Glasgow conference debates the future of Science and Mathematics Education in Scotland and England

Published: 24 June 2013

The University of Glasgow [Tuesday 25th June] hosts a unique conference to debate the key challenges facing Science and Mathematics education in the two nations.

The University of Glasgow [Tuesday 25th June] hosts a unique conference to debate the key challenges facing Science and Mathematics education in the two nations. Bringing together leading researchers, policy makers and educationalists from Scotland and England, this event willtackle some of the most important questions facing developed nations  – such as ‘what should science and mathematics in school look like if it is to serve the needs of a modern economy and society’?

The joint venture is led by the University of Glasgow’s School of Education and the Targeted Initiative on Science and Mathematics Education (TISME) – an English-based research programme funded by the Economic and Social Research Council and led by academics at King’s College London.

Event co-host and Chair, Prof. Louise Hayward, said “Both Scotland and England are keen to improve post-16 participation in science and mathematics and to increase attainment and ensure an appropriately trained STEM (Science, Technology, Engineering and Mathematics) workforce and both nations face significant changes in the curriculum and the assessment system in the next few years. Next year’s introduction of the new national qualifications for the senior phase and, in particular, the Scot Bacc provide a context for a sharing of research findings and experience”.  

The conference will examine how can educational policy can be better informed by research evidence in both nations. Fiona Robertson (Her Majesty’s Inspector for Mathematics, Education Scotland), who will speak at the conference, said, “Scottish education is going through a period of transformation that will affect all learners. Approaches to the curriculum, learning, teaching, assessment, awards and qualifications are all changing. Education Scotland is supporting improvement by evaluating evolving practice and sharing it nationally to inform discussion and promote innovation. This includes the use of high-quality research to inform educational practices and policies.”

Opening the day, senior figures from Scottish education will outline the challenges.  Professor Wynne Harlen will argue that raising attainment will require better forms of assessment and Ian Menzies (Senior Education Officer, Science, Education Scotland) will put forward the case for improving teaching – a theme that will be discussed further by Graham Donaldson, author of The Donaldson Report: Teaching Scotland’s Future, and Honorary Professor of University of Glasgow, who will comment on the implications of his report for science and mathematics education in schools.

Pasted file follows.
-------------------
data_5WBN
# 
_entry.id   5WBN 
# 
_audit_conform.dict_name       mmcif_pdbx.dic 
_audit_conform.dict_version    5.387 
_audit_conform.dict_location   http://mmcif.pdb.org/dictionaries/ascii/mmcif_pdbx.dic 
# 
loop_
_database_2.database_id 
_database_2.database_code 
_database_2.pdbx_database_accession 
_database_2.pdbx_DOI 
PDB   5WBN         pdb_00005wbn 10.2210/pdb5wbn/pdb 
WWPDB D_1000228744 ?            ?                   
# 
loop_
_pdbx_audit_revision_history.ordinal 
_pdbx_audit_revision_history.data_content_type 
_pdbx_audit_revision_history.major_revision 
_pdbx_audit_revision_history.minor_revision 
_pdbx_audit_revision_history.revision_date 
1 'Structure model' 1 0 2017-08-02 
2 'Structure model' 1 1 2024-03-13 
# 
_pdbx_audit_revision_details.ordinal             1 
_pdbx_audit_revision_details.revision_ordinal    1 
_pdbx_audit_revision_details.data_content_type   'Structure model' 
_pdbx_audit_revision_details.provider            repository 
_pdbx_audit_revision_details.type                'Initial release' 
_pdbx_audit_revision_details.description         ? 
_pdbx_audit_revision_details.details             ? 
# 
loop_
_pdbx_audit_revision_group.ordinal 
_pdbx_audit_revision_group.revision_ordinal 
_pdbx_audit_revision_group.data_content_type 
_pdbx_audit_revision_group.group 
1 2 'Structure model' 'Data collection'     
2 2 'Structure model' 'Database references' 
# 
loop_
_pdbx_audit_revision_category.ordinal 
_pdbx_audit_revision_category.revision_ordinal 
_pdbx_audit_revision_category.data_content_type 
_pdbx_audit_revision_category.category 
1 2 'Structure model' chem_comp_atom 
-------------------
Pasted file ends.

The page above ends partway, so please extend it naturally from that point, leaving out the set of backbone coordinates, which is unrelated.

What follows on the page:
Although the TISME funding was for mainly research on science and mathematics education conducted in England, the English research teams present want to learn more from Scotland’s stronger tradition of post-16 participation in the subjects.  As PI of the ASPIRES project, Prof. Louise Archer explains “Our research highlights that the English system of early specialisation and A levels seems to hinder wider participation in post-16 science. I think we can learn a lot from the Scottish context on this issue”.

The TISME projects' findings include that most children have decided that 'science careers are not for me' by the end of primary schooling - much earlier than previously thought; that the advice of a good teacher is a crucial factor in whether student decides to study science or mathematics; that teaching can be improved by improving the quality of classroom talk and formative assessment, and that emphasising the meaning and uses of science can lead to better educational outcomes.



Further Press Information: or call 0141 330 3683 or

Ginny Reid, King’s College London press office on 020 7848 3092


Interview availability: 

Professor Jeremy Hodgen, Professor of Mathematics Education , Department of Education & Professional Studies at King's College London is available for interviews

Mobile: 07812 014341


Professor Justin Dillon

Professor of science and environmental education

Head, Science and Technology Education Group (STEG)

Department of Education and Professional Studies

King's College London

Mobile: 07785 330536


Louise Archer

Professor of Sociology of Education

Department of Education and Professional Studies

King's College London

Mobile:  07748 138584


Louise Hayward

Professor of Pedagogy Policy and Practice

Department of Education

University of Glasgow

T: 0141 330 7501


Notes for editors

The Targeted Initiative on Science and Mathematics Education (TISME) is a programme of research funded by the ESRC, led by King’s College London, in partnership with the Gatsby Charitable Foundation, The Institute of Physics and the Association for Science Education. Through a portfolio of research studies and dissemination activities, TISME aims to find new ways to encourage children and young people to greater participation, engagement, achievement and understanding of Science and Mathematics. Details of TISME and the five major research projects - ASPIRES, EISER, epiSTEMe, ICCAMS and UPMAP – are funded under the Initiative are available here:


First published: 24 June 2013

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